Last summer, the House agriculture appropriations subcommittee inserted an odd provision into a 90-page ag appropriations bill—one that had something to do with money, but nothing to do with the matter at hand, federal appropriations. In what became known as the biotech rider, the provision would have allowed the planting of genetically modified crop varieties even if a federal judge rules that they have been approved by the USDA improperly—as happened, for example, in 2010, when a federal judge issued an injunction against the planting of Monsanto’s Roundup Ready sugar beets on the grounds that the USDA had approved them without a substantial environmental review.
In a post last year, I laid out why such protection is so important to the handful of companies that dominate ag biotech: Monsanto, Syngenta, Dow Agrosciences, BASF, Bayer, and Pioneer (DuPont). Short story: Their current products are failing, hounded by weed and insect resistance, and they need to get their next-generation products—which are really just intensified versions of their currents ones—to market as quickly as possible. Lawsuits and court rulings on environmental grounds can only gum up the works.
Well, the biotech rider failed last year, but now it’s back—showing up this time in another bill that has nothing to do with the regulation of ag biotech, the Senate’s Continuing Resolution. This monster piece of legislation is necessary to fund the government once the next (absurd) fiscal deadline hits March 27. The rider in question can be found lurking on page 80 of its 587 pages (it’s section 735).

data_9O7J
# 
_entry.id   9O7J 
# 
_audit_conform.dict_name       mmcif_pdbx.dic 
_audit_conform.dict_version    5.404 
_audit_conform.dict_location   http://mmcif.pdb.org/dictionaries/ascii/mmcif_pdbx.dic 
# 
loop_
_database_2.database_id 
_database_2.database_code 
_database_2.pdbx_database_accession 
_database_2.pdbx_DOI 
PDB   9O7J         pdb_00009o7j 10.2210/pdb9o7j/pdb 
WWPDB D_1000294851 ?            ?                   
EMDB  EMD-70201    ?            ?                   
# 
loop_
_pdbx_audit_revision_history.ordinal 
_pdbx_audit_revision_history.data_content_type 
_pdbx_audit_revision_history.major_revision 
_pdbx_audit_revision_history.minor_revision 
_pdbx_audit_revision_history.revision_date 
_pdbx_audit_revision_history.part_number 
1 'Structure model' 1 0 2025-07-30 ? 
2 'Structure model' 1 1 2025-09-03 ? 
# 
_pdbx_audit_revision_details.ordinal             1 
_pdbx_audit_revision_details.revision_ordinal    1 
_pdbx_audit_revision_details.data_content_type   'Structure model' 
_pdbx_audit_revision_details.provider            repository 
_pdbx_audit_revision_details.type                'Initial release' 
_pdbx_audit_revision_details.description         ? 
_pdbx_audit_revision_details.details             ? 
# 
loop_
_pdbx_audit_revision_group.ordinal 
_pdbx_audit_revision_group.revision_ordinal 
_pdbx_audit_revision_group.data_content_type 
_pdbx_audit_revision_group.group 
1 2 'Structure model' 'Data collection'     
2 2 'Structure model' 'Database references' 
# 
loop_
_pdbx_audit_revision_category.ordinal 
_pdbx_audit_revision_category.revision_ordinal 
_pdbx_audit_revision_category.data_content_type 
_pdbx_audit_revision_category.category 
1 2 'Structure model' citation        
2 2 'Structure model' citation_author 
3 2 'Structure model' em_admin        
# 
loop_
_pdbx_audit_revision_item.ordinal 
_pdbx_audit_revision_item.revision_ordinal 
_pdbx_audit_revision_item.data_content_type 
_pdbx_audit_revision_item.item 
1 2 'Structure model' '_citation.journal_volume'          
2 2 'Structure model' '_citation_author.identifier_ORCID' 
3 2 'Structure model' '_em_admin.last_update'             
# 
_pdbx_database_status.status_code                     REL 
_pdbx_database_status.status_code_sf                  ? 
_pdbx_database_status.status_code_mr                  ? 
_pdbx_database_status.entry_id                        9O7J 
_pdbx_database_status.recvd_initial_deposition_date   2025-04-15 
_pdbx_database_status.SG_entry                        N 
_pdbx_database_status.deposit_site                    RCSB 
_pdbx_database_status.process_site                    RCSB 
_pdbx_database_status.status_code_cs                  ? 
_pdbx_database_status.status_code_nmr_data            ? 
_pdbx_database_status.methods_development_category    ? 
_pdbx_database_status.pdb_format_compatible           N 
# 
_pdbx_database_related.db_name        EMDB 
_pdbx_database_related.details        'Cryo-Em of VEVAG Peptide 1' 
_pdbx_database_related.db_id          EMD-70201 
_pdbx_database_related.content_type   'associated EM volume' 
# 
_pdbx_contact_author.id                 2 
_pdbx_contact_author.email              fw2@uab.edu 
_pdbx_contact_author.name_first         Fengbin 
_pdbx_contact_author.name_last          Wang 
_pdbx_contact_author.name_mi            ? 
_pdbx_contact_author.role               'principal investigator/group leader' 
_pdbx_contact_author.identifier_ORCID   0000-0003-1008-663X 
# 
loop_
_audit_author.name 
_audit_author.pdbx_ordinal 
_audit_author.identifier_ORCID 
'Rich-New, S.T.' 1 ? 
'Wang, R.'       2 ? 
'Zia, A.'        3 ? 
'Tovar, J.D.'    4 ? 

Sen. Jon Tester (D-Mon.), whose organic family farm makes him the Senate’s only working farmer, delivered a scathing speech against the rider on the Senate floor Wednesday before sponsoring an amendment that would nullify it. “Not only does this ignore the Constitution’s idea of separation of powers, but it also lets genetically-modified crops take hold across the country—even when a judge finds it violates the law,” he declared.
In his remarks, Tester stressed that the source of the rider is murky—there’s no way to find out which senator inserted it. “I don’t know who authored this provision,” he said. “Maybe someone in Washington knows, but no one is willing to put their name to it. And that’s a shame.” I put calls into the offices of a couple of potential suspects, and got nowhere.
Tester also noted that yet another agribiz-friendly provision made it into the bill, one that would give “enormous market power to America’s three largest meatpacking corporations while stiffing family farmers and ranchers.” The provision, explained in more detail on the National Sustainable Agriculture Coalition blog, would override previous legislation and denies poultry and livestock producers the benefit of the the Packers and Stockyards Act, which seeks to give farmers a fair shake against the might of the few companies that dominate meat processing and can use their market power to shape the price they pay for hogs, steers, etc.. “The additional rider language is disastrous for producers and sets a terrible precedent for future appropriations bills,” NSAC’s blog states. The Montana senator has introduced a separate amendment that would nullify this provision as well.
How do such blatant sops to agribusiness make it into unrelated budget bills? Given that it’s “sunshine week” in Washington, it’s worth having a look at the lobbying heft of of two potent agribiz sectors.
Via Open Secrets, here is the recent lobbying outlays of the “Ag Services and Products” industry:
And here’s the same for “Meat processing & products”: